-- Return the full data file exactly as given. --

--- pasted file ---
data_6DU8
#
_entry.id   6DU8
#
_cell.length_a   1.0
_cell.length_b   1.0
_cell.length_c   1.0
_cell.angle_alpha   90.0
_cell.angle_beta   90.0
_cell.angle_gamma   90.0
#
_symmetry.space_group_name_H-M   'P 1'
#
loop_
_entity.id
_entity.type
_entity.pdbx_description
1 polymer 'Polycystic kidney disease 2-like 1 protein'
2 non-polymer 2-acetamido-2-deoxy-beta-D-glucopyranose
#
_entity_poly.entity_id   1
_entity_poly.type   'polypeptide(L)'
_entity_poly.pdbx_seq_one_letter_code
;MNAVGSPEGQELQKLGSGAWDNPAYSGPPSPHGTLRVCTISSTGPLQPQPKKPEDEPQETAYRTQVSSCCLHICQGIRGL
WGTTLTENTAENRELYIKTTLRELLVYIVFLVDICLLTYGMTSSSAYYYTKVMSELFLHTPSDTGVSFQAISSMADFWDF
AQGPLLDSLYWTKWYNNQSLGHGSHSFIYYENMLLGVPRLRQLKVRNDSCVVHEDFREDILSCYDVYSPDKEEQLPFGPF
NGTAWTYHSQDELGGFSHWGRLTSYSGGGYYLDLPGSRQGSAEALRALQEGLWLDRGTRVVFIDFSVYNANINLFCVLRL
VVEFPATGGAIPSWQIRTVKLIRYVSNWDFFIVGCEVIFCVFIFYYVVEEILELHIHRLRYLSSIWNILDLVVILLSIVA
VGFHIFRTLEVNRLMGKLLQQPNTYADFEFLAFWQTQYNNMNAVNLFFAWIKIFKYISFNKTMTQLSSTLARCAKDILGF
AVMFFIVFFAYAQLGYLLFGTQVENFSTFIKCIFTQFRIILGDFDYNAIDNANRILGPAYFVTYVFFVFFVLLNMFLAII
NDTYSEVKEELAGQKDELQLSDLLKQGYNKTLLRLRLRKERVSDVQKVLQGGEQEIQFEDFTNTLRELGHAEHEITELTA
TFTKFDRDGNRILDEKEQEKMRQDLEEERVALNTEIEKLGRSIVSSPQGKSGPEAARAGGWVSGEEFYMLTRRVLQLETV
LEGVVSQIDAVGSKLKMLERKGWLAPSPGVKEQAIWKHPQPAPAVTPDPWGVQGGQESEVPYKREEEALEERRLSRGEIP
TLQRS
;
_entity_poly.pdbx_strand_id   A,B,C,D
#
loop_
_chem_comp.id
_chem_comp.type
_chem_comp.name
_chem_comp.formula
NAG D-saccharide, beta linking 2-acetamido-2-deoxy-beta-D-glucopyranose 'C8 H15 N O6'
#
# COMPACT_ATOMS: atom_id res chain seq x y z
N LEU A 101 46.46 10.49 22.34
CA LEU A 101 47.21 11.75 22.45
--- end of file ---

data_6DU8
#
_entry.id   6DU8
#
_cell.length_a   1.0
_cell.length_b   1.0
_cell.length_c   1.0
_cell.angle_alpha   90.0
_cell.angle_beta   90.0
_cell.angle_gamma   90.0
#
_symmetry.space_group_name_H-M   'P 1'
#
loop_
_entity.id
_entity.type
_entity.pdbx_description
1 polymer 'Polycystic kidney disease 2-like 1 protein'
2 non-polymer 2-acetamido-2-deoxy-beta-D-glucopyranose
#
_entity_poly.entity_id   1
_entity_poly.type   'polypeptide(L)'
_entity_poly.pdbx_seq_one_letter_code
;MNAVGSPEGQELQKLGSGAWDNPAYSGPPSPHGTLRVCTISSTGPLQPQPKKPEDEPQETAYRTQVSSCCLHICQGIRGL
WGTTLTENTAENRELYIKTTLRELLVYIVFLVDICLLTYGMTSSSAYYYTKVMSELFLHTPSDTGVSFQAISSMADFWDF
AQGPLLDSLYWTKWYNNQSLGHGSHSFIYYENMLLGVPRLRQLKVRNDSCVVHEDFREDILSCYDVYSPDKEEQLPFGPF
NGTAWTYHSQDELGGFSHWGRLTSYSGGGYYLDLPGSRQGSAEALRALQEGLWLDRGTRVVFIDFSVYNANINLFCVLRL
VVEFPATGGAIPSWQIRTVKLIRYVSNWDFFIVGCEVIFCVFIFYYVVEEILELHIHRLRYLSSIWNILDLVVILLSIVA
VGFHIFRTLEVNRLMGKLLQQPNTYADFEFLAFWQTQYNNMNAVNLFFAWIKIFKYISFNKTMTQLSSTLARCAKDILGF
AVMFFIVFFAYAQLGYLLFGTQVENFSTFIKCIFTQFRIILGDFDYNAIDNANRILGPAYFVTYVFFVFFVLLNMFLAII
NDTYSEVKEELAGQKDELQLSDLLKQGYNKTLLRLRLRKERVSDVQKVLQGGEQEIQFEDFTNTLRELGHAEHEITELTA
TFTKFDRDGNRILDEKEQEKMRQDLEEERVALNTEIEKLGRSIVSSPQGKSGPEAARAGGWVSGEEFYMLTRRVLQLETV
LEGVVSQIDAVGSKLKMLERKGWLAPSPGVKEQAIWKHPQPAPAVTPDPWGVQGGQESEVPYKREEEALEERRLSRGEIP
TLQRS
;
_entity_poly.pdbx_strand_id   A,B,C,D
#
loop_
_chem_comp.id
_chem_comp.type
_chem_comp.name
_chem_comp.formula
NAG D-saccharide, beta linking 2-acetamido-2-deoxy-beta-D-glucopyranose 'C8 H15 N O6'
#
# COMPACT_ATOMS: atom_id res chain seq x y z
N LEU A 101 46.46 10.49 22.34
CA LEU A 101 47.21 11.75 22.45